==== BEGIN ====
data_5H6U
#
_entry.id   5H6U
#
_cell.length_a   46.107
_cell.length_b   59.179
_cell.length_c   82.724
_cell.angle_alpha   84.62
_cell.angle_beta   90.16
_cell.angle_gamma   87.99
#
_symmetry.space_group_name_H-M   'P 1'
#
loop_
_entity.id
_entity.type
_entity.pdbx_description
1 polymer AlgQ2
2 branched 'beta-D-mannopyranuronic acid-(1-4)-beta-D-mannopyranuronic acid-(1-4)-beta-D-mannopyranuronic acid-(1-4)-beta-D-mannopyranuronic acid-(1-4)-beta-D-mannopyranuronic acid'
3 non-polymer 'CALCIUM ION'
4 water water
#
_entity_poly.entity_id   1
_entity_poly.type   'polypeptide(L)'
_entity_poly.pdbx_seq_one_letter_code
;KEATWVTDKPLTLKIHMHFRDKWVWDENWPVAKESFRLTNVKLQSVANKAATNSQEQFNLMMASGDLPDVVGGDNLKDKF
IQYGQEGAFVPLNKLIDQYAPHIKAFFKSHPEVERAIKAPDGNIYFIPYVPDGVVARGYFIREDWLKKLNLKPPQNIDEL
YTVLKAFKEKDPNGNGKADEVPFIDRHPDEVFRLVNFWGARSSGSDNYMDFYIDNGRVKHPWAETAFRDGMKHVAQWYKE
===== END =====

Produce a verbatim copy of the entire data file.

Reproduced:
data_5H6U
#
_entry.id   5H6U
#
_cell.length_a   46.107
_cell.length_b   59.179
_cell.length_c   82.724
_cell.angle_alpha   84.62
_cell.angle_beta   90.16
_cell.angle_gamma   87.99
#
_symmetry.space_group_name_H-M   'P 1'
#
loop_
_entity.id
_entity.type
_entity.pdbx_description
1 polymer AlgQ2
2 branched 'beta-D-mannopyranuronic acid-(1-4)-beta-D-mannopyranuronic acid-(1-4)-beta-D-mannopyranuronic acid-(1-4)-beta-D-mannopyranuronic acid-(1-4)-beta-D-mannopyranuronic acid'
3 non-polymer 'CALCIUM ION'
4 water water
#
_entity_poly.entity_id   1
_entity_poly.type   'polypeptide(L)'
_entity_poly.pdbx_seq_one_letter_code
;KEATWVTDKPLTLKIHMHFRDKWVWDENWPVAKESFRLTNVKLQSVANKAATNSQEQFNLMMASGDLPDVVGGDNLKDKF
IQYGQEGAFVPLNKLIDQYAPHIKAFFKSHPEVERAIKAPDGNIYFIPYVPDGVVARGYFIREDWLKKLNLKPPQNIDEL
YTVLKAFKEKDPNGNGKADEVPFIDRHPDEVFRLVNFWGARSSGSDNYMDFYIDNGRVKHPWAETAFRDGMKHVAQWYKE